The provider was able to demonstrate that the complaints we reviewed were handled correctly and patients received a satisfactory response. There was evidence of learning as a result of complaints, changes to the provider had been made following complaints, and had been communicated to staff.

Consent to care and treatment

There was clear information on the provider’s website with regards to how the provider worked and what costs applied including a set of frequently asked questions for further supporting information. The website had a set of terms and conditions and details on how the patient could contact them with any enquiries. In addition, the website had a ‘News’ section which contained recent posts from consultants on an array of subject such as contraception. Information about the cost of the consultation was known in advance and paid for before the consultation appointment commenced. The costs of any resulting prescription or medical certificate were handled by the administration team following the consultation.

All doctors and staff had received training about the Mental Capacity Act 2005. Staff understood and sought patients’ consent to care and treatment in line with legislation and guidance.

Well-led

Good

Updated 3 December 2019

We rated well-led as

Good

:

Business Strategy and Governance arrangements

The provider told us they had a clear vision to work together to provide a high-quality responsive service that put caring and patient safety at its heart. They informed us they wanted to grow sustainably and enable a safe model based on quality.

There was a clear organisational structure and staff were aware of their own roles and responsibilities. There was a range of provider specific policies which were available to all staff. These were reviewed annually and following incidents, publication of new relevant guidance, and patient feedback when necessary.

There were a variety of checks in place to monitor the performance of the provider. The information from these checks was discussed daily and was used to produce a clinical monthly team report that was discussed at monthly team meetings. This ensured a comprehensive understanding of the performance of the provider was maintained. There were arrangements for identifying, recording and managing risks, issues and implementing mitigating actions. Care and treatment records were complete, accurate, and securely kept.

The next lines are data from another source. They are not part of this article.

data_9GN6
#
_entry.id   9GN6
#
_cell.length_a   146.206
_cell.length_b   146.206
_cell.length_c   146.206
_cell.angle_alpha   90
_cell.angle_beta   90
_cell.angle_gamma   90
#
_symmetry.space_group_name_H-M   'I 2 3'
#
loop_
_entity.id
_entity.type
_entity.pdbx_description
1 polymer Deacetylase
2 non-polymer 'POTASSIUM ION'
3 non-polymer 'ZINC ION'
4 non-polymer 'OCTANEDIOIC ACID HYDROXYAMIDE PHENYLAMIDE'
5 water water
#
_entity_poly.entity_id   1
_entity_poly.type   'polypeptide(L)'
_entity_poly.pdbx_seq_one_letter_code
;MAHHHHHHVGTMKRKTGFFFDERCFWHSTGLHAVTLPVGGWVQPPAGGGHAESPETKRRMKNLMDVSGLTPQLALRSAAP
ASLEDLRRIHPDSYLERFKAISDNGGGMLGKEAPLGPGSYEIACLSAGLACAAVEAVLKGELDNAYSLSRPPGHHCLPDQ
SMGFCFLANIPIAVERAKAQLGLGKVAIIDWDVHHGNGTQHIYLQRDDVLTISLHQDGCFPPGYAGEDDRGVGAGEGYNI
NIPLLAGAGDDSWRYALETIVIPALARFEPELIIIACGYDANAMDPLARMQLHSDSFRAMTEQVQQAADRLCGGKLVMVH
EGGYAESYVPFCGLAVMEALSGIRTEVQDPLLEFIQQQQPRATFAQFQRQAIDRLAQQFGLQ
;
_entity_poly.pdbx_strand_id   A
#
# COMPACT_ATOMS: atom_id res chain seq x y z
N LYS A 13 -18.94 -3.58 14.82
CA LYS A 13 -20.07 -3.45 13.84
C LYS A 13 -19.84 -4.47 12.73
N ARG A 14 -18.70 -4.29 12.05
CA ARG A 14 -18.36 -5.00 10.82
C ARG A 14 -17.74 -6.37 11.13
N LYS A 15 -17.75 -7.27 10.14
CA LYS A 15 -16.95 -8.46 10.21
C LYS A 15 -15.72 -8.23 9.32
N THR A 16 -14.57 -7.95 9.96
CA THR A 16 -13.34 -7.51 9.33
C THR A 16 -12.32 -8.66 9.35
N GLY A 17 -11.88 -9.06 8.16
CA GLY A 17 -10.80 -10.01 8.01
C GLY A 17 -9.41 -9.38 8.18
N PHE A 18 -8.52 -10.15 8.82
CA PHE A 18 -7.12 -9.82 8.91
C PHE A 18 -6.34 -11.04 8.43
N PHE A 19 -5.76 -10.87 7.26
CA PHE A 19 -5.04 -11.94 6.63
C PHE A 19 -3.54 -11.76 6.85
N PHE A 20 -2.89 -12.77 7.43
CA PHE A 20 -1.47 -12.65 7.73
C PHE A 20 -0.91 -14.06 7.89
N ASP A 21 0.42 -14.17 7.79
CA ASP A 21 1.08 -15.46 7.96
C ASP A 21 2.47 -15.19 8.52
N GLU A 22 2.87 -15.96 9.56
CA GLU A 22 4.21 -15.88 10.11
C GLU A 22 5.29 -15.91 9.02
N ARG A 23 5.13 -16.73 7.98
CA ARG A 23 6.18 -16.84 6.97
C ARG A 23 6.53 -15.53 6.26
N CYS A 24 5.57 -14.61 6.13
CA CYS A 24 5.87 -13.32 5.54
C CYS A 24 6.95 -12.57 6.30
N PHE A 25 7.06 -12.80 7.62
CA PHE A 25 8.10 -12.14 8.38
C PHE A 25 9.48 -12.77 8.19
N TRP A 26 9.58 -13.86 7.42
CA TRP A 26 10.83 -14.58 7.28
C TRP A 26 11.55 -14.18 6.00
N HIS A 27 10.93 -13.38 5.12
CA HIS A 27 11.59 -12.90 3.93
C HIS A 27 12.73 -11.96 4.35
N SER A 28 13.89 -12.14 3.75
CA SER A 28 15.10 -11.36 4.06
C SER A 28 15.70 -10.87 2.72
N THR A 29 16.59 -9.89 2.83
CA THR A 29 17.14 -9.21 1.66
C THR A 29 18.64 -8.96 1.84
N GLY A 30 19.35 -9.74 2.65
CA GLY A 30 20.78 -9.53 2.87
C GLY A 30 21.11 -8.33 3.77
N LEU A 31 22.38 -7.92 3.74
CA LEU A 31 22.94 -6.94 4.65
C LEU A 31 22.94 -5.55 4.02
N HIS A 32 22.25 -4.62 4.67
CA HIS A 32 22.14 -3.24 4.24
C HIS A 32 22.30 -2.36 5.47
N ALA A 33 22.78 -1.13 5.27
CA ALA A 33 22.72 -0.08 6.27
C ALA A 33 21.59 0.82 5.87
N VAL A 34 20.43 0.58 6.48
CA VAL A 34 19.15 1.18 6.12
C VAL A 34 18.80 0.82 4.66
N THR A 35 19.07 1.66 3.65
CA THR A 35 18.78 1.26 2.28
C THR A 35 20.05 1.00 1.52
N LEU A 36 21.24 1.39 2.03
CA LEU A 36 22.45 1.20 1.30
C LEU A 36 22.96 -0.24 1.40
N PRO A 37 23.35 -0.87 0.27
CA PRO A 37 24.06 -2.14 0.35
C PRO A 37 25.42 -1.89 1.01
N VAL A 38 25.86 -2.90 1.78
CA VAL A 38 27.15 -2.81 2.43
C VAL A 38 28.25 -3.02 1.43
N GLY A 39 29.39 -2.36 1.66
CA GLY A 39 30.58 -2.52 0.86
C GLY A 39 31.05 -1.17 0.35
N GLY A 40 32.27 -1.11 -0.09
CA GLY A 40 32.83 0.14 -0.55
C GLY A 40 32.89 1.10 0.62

Leadership, values and culture

The proprietor of the company had overall responsibility as CQC registered manager and was supported by the chief executive officer and senior independent non-executive director. There was also a director of quality and governance and chief financial officer. The administrative and support team included an IT manager, a director of quality and governance and a customer services manager, and systems architect. They were clear on their roles and responsibilities and enabled to undertake their lead roles.

The provider had an open and transparent culture. We were told that if there were unexpected or unintended safety incidents, the provider would give affected patients reasonable support, truthful information and a verbal and written apology. This was supported by an operational policy.

Safety and Security of Patient Information

Systems were in place to ensure that all patient information was stored and kept confidential.

There were policies and IT systems in place to protect the storage and use of all patient information. The provider could provide a clear audit trail of who had access to records and from where and when. The provider had an up to date registration with the Information Commissioner’s Office. There were business contingency plans in place to minimise the risk of losing patient data.

Seeking and acting on feedback from patients and staff

Patients were invited to provide feedback on the service they received by being emailed a link to questionnaire to complete. The results were monitored monthly and if they fell below the provider’s standards, this would trigger a review of the consultation to address any shortfalls. In addition, patients were emailed at the end of each consultation with a link to a survey they could complete. Data presented to us indicated positive experiences overall from patients. Questions related to ease of registering with the provider, whether patients felt listened to by the doctor and overall satisfaction with the provider.

There was evidence that the doctors could provide feedback about the quality of the operating system and any change requests were logged, discussed and decisions made for the improvements to be implemented.

The provider had a whistleblowing policy in place. (A whistle blower is someone who can raise concerns about practice or staff within the organisation.) A non-executive director and member of the Quality and Governance committee is the named Freedom to speak up Guardian.

Continuous Improvement

The provider consistently sought ways to improve. All staff were involved in discussions about how to develop services and were encouraged to identify opportunities to improve. We saw from minutes of staff meetings where previous interactions and consultations were discussed.

Staff told us that the team meetings were the place where they could raise concerns and discuss areas of improvement monthly. However, as the management team and IT teams worked together at the headquarters there was ongoing discussions at all times about provider provision.